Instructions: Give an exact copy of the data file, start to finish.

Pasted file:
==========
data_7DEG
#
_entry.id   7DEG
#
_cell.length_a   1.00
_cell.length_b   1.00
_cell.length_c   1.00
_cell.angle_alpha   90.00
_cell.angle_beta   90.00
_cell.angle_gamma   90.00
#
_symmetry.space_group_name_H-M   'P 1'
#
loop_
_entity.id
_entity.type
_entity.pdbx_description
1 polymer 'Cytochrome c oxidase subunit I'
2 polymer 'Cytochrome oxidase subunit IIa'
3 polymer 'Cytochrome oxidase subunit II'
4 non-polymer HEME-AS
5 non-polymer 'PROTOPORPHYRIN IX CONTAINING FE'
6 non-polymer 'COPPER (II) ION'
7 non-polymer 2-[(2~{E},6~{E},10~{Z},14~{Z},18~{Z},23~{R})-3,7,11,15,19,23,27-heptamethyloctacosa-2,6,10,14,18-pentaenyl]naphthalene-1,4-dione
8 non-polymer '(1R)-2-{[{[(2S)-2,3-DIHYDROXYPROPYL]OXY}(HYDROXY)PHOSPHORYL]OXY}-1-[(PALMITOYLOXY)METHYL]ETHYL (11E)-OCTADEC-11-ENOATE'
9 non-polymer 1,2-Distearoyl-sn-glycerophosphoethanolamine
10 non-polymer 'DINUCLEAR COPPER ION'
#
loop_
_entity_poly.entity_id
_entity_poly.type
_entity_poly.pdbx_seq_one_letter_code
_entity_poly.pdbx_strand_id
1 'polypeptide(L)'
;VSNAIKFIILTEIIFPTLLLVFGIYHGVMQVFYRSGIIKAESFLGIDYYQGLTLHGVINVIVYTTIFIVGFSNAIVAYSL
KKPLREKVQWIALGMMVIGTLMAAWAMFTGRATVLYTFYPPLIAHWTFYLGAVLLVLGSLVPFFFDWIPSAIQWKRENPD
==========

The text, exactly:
data_7DEG
#
_entry.id   7DEG
#
_cell.length_a   1.00
_cell.length_b   1.00
_cell.length_c   1.00
_cell.angle_alpha   90.00
_cell.angle_beta   90.00
_cell.angle_gamma   90.00
#
_symmetry.space_group_name_H-M   'P 1'
#
loop_
_entity.id
_entity.type
_entity.pdbx_description
1 polymer 'Cytochrome c oxidase subunit I'
2 polymer 'Cytochrome oxidase subunit IIa'
3 polymer 'Cytochrome oxidase subunit II'
4 non-polymer HEME-AS
5 non-polymer 'PROTOPORPHYRIN IX CONTAINING FE'
6 non-polymer 'COPPER (II) ION'
7 non-polymer 2-[(2~{E},6~{E},10~{Z},14~{Z},18~{Z},23~{R})-3,7,11,15,19,23,27-heptamethyloctacosa-2,6,10,14,18-pentaenyl]naphthalene-1,4-dione
8 non-polymer '(1R)-2-{[{[(2S)-2,3-DIHYDROXYPROPYL]OXY}(HYDROXY)PHOSPHORYL]OXY}-1-[(PALMITOYLOXY)METHYL]ETHYL (11E)-OCTADEC-11-ENOATE'
9 non-polymer 1,2-Distearoyl-sn-glycerophosphoethanolamine
10 non-polymer 'DINUCLEAR COPPER ION'
#
loop_
_entity_poly.entity_id
_entity_poly.type
_entity_poly.pdbx_seq_one_letter_code
_entity_poly.pdbx_strand_id
1 'polypeptide(L)'
;VSNAIKFIILTEIIFPTLLLVFGIYHGVMQVFYRSGIIKAESFLGIDYYQGLTLHGVINVIVYTTIFIVGFSNAIVAYSL
KKPLREKVQWIALGMMVIGTLMAAWAMFTGRATVLYTFYPPLIAHWTFYLGAVLLVLGSLVPFFFDWIPSAIQWKRENPD